The Bishop, he whom it was a pride and pleasure to call our Bishop, has been taken from us. He was taken, not in a ripe old age, but in his comparative prime; not after a prolonged Episcopate of several decades, but after a brief service of little more than twelve years. His was a death which, according to purely human eyes, was before his time. While, in the course of nature, it was apparently abrupt, premature, and unexpected, although not what would ordinarily be called a sudden death. But as Christians we know that his death was not sudden, not before its time. He had done his work. He had finished his course. God called him at this time and in this particular way to rest from his labours. He has left a trail of light behind him. Let us try to read the writing of that light. Here is one thing written, "An Example to the Flock." That sweet and glowing title shall suffice for the present moment. This title belongs to the First Epistle of St. Peter. I have before this called attention to the mysterious and beautiful coincidence of the Bishop's death with the festival of St. Peter, and of how that great Apostle seems especially to stand for and to be associated with the pastoral function in the Church. He was so constituted by our Lord Himself, to be the representative recipient of the Pastoral Commission to "feed My sheep", and when St. Peter, in his old age, as a venerable Apostle of the Lord, committed to the Church of all ages his parting counsels, one of them relates to that same pastoral office laid on him by his Master. He speaks to the Elders or Presbyters of the Church, "The Elders who are among you I exhort, who am also an Elder and a witness of the sufferings of Christ, and also a partaker of the glory that shall be revealed:"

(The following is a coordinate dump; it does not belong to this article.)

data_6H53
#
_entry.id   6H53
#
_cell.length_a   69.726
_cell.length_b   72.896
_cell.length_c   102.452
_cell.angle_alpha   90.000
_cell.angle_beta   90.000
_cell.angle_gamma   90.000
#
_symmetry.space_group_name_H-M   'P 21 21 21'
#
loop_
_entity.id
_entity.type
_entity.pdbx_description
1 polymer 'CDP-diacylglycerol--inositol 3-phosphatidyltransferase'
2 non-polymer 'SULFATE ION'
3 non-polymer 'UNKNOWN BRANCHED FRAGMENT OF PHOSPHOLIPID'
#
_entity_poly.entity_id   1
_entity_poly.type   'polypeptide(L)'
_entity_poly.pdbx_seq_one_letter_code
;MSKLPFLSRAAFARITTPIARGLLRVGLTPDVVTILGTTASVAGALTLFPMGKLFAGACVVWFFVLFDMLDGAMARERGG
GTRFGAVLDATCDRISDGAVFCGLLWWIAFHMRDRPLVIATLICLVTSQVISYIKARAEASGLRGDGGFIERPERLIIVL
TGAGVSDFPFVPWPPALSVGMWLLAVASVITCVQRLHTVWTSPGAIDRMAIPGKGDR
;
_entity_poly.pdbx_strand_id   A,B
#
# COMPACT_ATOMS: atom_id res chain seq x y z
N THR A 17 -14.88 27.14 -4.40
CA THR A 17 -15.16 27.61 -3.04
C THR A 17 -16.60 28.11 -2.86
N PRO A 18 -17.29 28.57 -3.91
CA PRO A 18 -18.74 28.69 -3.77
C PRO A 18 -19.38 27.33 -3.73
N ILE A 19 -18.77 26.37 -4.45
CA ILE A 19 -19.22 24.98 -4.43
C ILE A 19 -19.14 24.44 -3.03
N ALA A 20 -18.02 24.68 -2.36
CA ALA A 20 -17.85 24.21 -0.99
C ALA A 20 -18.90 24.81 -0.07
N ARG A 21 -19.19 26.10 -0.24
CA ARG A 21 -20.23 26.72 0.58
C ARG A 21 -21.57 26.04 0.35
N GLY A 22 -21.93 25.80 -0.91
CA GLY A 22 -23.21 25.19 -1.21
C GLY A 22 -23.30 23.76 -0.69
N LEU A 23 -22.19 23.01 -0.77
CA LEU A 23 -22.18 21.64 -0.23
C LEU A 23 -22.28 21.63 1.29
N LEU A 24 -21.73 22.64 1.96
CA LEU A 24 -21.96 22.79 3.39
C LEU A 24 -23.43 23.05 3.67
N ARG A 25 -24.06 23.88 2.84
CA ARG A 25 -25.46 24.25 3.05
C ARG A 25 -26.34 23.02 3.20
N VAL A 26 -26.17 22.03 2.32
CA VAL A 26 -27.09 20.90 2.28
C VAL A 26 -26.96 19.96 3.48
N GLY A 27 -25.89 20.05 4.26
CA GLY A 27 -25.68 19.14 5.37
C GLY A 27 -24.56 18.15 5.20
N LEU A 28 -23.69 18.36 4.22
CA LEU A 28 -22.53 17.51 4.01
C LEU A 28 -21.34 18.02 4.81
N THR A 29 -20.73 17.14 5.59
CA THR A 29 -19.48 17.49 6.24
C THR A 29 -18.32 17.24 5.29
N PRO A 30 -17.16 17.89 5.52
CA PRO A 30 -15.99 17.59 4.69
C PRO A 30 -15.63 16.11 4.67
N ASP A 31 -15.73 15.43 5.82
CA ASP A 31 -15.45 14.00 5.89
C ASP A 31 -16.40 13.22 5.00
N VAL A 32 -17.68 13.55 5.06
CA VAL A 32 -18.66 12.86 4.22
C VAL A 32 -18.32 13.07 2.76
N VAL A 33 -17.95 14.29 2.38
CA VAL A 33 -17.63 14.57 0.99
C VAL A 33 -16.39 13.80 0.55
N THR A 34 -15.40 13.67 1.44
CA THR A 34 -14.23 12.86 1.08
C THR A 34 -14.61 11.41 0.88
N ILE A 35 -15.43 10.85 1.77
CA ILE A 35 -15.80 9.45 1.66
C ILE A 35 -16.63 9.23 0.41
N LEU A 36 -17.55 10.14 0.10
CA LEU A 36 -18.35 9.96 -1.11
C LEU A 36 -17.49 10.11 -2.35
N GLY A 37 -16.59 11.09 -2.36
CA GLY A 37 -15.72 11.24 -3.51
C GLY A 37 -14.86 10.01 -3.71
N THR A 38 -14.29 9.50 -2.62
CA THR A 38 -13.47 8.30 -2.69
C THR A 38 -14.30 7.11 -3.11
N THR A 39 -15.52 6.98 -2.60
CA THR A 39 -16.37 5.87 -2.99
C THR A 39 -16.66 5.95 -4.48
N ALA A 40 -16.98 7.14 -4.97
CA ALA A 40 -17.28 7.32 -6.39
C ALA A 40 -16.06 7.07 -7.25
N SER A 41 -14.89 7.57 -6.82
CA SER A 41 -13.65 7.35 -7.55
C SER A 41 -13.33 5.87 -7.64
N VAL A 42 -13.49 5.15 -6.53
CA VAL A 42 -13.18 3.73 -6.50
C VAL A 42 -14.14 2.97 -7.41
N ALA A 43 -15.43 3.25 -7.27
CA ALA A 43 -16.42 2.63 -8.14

"Feed or "tend" the flock of God, which is among you, taking the oversight thereof, not by constraint, but willingly; not for filthy lucre, but of a ready mind; neither as being lords over God's heritage (lording it over the charge allotted to you) but being ensamples to the flock. And when the Chief Shepherd shall appear, ye shall receive a crown of glory that fadeth not away."

Whether these words were originally addressed to a lower or a higher order of the Sacred Ministry, to such as are now called bishops or to priests, we need not stop to decide. They apply to those who lead Christ's flock, to His Shepherds, whether now Diocesan or Parochial, with equal fitness. We believe that they apply to the modern Bishop as well as to the modern parish Presbyter or priest, so that the best encomium which can be bestowed upon the Priest or the Bishop is that he is an Ensample to the Flock.